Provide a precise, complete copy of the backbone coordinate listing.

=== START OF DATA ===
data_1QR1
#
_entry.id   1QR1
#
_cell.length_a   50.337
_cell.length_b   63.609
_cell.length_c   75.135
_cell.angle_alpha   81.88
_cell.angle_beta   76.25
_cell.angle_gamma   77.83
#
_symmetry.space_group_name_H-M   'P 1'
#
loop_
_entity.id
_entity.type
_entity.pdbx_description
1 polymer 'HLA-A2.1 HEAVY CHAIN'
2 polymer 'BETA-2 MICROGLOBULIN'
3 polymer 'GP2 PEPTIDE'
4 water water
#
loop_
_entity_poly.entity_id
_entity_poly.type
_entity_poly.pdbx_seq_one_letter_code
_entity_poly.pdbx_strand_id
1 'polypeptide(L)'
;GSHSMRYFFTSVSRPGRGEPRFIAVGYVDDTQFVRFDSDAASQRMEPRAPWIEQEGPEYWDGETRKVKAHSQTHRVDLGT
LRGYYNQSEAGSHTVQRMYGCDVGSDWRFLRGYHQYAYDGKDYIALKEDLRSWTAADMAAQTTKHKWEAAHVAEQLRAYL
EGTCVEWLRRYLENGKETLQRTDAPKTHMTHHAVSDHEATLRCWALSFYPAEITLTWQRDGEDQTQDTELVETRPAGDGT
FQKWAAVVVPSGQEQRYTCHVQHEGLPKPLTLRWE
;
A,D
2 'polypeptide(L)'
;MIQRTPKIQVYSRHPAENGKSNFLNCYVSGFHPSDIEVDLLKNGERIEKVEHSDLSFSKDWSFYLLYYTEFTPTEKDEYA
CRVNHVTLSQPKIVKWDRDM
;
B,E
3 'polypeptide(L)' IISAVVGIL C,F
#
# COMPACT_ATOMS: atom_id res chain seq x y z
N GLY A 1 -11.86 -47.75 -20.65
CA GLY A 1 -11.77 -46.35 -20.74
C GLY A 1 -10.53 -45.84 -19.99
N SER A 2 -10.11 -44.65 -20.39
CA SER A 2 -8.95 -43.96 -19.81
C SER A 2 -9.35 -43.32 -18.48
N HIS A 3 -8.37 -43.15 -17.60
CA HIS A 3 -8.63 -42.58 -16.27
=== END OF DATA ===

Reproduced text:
data_1QR1
#
_entry.id   1QR1
#
_cell.length_a   50.337
_cell.length_b   63.609
_cell.length_c   75.135
_cell.angle_alpha   81.88
_cell.angle_beta   76.25
_cell.angle_gamma   77.83
#
_symmetry.space_group_name_H-M   'P 1'
#
loop_
_entity.id
_entity.type
_entity.pdbx_description
1 polymer 'HLA-A2.1 HEAVY CHAIN'
2 polymer 'BETA-2 MICROGLOBULIN'
3 polymer 'GP2 PEPTIDE'
4 water water
#
loop_
_entity_poly.entity_id
_entity_poly.type
_entity_poly.pdbx_seq_one_letter_code
_entity_poly.pdbx_strand_id
1 'polypeptide(L)'
;GSHSMRYFFTSVSRPGRGEPRFIAVGYVDDTQFVRFDSDAASQRMEPRAPWIEQEGPEYWDGETRKVKAHSQTHRVDLGT
LRGYYNQSEAGSHTVQRMYGCDVGSDWRFLRGYHQYAYDGKDYIALKEDLRSWTAADMAAQTTKHKWEAAHVAEQLRAYL
EGTCVEWLRRYLENGKETLQRTDAPKTHMTHHAVSDHEATLRCWALSFYPAEITLTWQRDGEDQTQDTELVETRPAGDGT
FQKWAAVVVPSGQEQRYTCHVQHEGLPKPLTLRWE
;
A,D
2 'polypeptide(L)'
;MIQRTPKIQVYSRHPAENGKSNFLNCYVSGFHPSDIEVDLLKNGERIEKVEHSDLSFSKDWSFYLLYYTEFTPTEKDEYA
CRVNHVTLSQPKIVKWDRDM
;
B,E
3 'polypeptide(L)' IISAVVGIL C,F
#
# COMPACT_ATOMS: atom_id res chain seq x y z
N GLY A 1 -11.86 -47.75 -20.65
CA GLY A 1 -11.77 -46.35 -20.74
C GLY A 1 -10.53 -45.84 -19.99
N SER A 2 -10.11 -44.65 -20.39
CA SER A 2 -8.95 -43.96 -19.81
C SER A 2 -9.35 -43.32 -18.48
N HIS A 3 -8.37 -43.15 -17.60
CA HIS A 3 -8.63 -42.58 -16.27